Any injunction or restraining order issued in Florida is valid and enforceable throughout the country.
Violating An Injunction
A person who violates a restraining order in Florida may face criminal prosecution. Most often, violations of injunctions are treated as first degree misdemeanor offenses. However, in some cases, a person can be charged with the felony offense of “Aggravated Stalking” if the case involves multiple violations of the injunction in an attempt to harass or threaten the aggrieved party.
Fighting An Injunction
On the opposite side, having an injunction issued against you can have serious, long-term consequences. A person accused of conduct that is the basis of an injunction faces potential public disclosure of harmful information, restricted contact with an individual(s), restricted ability to go to certain places, and the loss of ability to possess a firearm. Although seeking an injunction is not purely a criminal legal action, criminal charges may stem from the accusations, evidence, and testimony contained within, or from a violation of an injunction order.
At Dimond Kaplan & Rothstein, their aggressive criminal defense team has over 30 years of experience representing those both sides of an injunction battle and stands ready to help you today!
Potential Punishments for Domestic Violence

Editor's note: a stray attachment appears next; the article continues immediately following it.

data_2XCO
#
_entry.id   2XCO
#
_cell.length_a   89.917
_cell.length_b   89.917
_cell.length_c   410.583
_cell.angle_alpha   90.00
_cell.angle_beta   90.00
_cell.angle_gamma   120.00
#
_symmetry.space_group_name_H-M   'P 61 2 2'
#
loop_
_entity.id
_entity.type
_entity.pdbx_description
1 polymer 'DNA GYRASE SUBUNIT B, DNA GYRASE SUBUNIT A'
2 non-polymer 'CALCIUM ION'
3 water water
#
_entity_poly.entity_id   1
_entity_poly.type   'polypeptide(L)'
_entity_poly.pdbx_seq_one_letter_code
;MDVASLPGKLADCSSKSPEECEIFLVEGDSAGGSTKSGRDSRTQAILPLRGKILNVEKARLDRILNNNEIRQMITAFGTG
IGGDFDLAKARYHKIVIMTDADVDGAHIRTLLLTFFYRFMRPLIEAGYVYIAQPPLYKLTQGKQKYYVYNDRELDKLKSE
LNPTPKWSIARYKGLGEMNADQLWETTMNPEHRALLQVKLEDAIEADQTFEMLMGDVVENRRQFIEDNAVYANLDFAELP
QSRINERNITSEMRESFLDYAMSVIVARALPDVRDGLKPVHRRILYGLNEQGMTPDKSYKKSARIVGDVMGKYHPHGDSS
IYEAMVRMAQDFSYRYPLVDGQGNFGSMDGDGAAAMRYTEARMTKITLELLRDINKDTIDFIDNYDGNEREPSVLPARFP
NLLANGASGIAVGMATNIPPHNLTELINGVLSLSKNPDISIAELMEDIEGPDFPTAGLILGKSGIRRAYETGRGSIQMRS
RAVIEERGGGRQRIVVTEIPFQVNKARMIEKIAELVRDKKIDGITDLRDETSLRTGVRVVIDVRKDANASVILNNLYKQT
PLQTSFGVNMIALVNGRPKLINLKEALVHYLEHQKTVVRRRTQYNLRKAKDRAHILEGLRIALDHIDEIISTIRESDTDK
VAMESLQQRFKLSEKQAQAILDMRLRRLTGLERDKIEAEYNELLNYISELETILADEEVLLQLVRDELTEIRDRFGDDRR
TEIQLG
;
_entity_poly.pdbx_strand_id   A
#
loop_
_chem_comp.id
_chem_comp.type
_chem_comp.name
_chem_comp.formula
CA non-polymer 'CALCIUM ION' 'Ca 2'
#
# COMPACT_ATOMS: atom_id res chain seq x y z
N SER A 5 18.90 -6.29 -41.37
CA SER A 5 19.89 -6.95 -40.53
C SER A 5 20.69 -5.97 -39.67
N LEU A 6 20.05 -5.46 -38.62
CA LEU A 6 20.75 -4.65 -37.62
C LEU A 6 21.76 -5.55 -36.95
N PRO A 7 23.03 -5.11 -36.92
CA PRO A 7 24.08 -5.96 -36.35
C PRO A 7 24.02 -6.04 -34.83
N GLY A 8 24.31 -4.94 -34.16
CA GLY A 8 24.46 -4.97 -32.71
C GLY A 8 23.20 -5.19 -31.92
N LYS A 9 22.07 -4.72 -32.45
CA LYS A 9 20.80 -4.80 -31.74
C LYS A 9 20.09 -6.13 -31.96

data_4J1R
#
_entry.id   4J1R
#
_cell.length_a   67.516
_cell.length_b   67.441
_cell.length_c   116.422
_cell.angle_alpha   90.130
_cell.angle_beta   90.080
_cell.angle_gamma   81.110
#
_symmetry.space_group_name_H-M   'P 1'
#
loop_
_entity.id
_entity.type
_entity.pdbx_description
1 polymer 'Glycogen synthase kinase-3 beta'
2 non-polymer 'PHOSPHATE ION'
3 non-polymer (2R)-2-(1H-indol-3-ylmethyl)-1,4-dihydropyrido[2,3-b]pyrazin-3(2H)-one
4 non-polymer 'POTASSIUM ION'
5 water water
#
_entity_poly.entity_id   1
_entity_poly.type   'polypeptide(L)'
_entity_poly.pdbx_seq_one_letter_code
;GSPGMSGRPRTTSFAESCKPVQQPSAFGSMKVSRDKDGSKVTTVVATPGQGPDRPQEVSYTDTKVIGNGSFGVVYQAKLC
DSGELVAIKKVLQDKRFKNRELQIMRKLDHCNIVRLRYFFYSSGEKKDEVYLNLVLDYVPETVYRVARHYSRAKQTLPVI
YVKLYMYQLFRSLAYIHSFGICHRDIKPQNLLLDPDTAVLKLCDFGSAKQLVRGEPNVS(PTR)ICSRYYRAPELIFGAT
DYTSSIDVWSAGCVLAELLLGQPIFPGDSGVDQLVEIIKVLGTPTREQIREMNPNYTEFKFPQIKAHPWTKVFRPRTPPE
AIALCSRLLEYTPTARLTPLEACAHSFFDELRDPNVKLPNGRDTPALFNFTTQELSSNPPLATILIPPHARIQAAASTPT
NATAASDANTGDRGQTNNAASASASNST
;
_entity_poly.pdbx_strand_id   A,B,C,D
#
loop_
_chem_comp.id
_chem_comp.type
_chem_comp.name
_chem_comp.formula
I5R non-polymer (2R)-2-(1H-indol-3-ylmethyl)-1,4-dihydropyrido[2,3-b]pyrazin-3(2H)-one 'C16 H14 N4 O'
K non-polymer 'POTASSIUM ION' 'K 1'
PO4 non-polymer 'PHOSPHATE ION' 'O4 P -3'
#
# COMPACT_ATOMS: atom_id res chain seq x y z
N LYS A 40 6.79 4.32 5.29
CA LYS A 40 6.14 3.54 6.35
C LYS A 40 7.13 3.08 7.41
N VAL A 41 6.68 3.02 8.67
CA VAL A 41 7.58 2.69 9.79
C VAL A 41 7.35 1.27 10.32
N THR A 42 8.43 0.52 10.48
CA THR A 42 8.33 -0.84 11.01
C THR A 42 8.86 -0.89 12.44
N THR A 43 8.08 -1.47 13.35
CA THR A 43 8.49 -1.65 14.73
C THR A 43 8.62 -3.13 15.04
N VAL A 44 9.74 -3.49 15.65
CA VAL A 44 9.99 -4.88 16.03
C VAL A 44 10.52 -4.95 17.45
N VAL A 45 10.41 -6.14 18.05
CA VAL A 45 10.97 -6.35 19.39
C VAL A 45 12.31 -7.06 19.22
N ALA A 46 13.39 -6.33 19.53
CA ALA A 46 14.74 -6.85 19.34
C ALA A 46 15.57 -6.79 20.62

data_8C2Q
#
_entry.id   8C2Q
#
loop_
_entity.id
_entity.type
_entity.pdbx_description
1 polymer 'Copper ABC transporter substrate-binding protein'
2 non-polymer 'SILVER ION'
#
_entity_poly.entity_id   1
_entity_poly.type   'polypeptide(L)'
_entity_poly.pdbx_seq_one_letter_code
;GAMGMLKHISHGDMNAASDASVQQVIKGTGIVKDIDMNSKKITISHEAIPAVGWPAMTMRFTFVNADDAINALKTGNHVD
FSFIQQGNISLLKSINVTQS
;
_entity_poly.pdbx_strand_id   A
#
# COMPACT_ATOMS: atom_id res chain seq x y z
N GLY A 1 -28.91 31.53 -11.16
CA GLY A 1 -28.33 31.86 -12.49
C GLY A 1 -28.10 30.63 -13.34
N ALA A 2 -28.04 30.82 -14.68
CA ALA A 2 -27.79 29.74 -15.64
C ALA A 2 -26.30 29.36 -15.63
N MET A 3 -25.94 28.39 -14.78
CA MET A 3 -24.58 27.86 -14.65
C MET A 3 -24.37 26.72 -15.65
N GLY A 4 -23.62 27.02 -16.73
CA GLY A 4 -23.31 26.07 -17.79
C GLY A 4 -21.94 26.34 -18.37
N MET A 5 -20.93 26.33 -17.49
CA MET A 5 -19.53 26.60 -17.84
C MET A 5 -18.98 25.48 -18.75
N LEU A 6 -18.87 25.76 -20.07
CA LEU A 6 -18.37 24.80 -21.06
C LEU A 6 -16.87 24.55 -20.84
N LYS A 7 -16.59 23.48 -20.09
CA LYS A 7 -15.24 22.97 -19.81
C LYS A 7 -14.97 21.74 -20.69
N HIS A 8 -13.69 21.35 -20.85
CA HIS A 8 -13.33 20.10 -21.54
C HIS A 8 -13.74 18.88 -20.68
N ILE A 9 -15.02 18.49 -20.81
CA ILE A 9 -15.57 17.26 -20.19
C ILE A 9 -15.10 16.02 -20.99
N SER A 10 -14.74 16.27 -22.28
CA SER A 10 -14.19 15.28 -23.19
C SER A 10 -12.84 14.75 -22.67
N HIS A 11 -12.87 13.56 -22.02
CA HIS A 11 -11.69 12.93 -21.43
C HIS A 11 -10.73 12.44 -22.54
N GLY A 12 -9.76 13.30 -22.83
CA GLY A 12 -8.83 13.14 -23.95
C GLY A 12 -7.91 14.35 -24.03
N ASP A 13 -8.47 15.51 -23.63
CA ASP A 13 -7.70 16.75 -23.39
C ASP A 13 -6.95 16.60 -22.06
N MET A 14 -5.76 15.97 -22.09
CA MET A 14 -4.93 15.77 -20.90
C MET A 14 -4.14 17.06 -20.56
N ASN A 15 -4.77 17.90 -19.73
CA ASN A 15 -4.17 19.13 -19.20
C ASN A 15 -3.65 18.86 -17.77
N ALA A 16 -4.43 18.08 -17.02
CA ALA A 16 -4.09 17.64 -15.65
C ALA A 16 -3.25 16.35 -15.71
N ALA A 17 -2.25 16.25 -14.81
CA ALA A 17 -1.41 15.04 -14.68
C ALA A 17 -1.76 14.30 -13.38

Regardless of what crime you or your loved one has been accused of, the effects of the case and the potential punishments are severe. Even before a determination of guilt or innocence is made by the courts, the accused person faces ridicule and shame, as well as avoidance by friends and neighbors. Not only do our attorneys understand the difficulties faced by the accused person and support them and their families, but at Dimond Kaplan & Rothstein, P.A., we do our best to ensure that the full story is known and all individual rights are protected. In these cases, it is critical to have a strategic defense, because potential punishment can include large fines, jail time (imprisonment), mandatory counseling, and restraining or no-contact orders.
Three Reasons to Turn to Dimond Kaplan & Rothstein, P.A. for Domestic Crimes Defense
- Our firm is known for our creative solutions to issues that arise on criminal defense cases, and our ability to handle complications and problems while keeping our clients’ informed and their best interests’ top of mind.
- The firm has litigated thousands of criminal defense cases in West Palm Beach and Palm Beach County over a combined 37 years, and we are highly skilled at representing domestic offenders.
- Our attorneys and staff empathize with our client and their families. We realize that family conflicts and other circumstances can place people in difficult situations. We assist clients and family members in finding the right resources to help prevent future problems (anger management, dependency management, parenting classes, etc.). We will do our very best to minimize the stress and negative effects of the case process for everyone involved.
Domestic violence is a crime that can bring tremendous hardship not only to its victims, but to its perpetrators, as well. If you are charged with any domestic violence offense, you need to contact an attorney as soon as possible.
If you have questions regarding a domestic violence charge or criminal defense litigation, please do not hesitate to contact us for a free consultation or case evaluation. We are happy to meet or speak with you anytime about a case in West Palm Beach or South Florida. Our legal team is experienced, aggressive, compassionate, and will fight for your rights!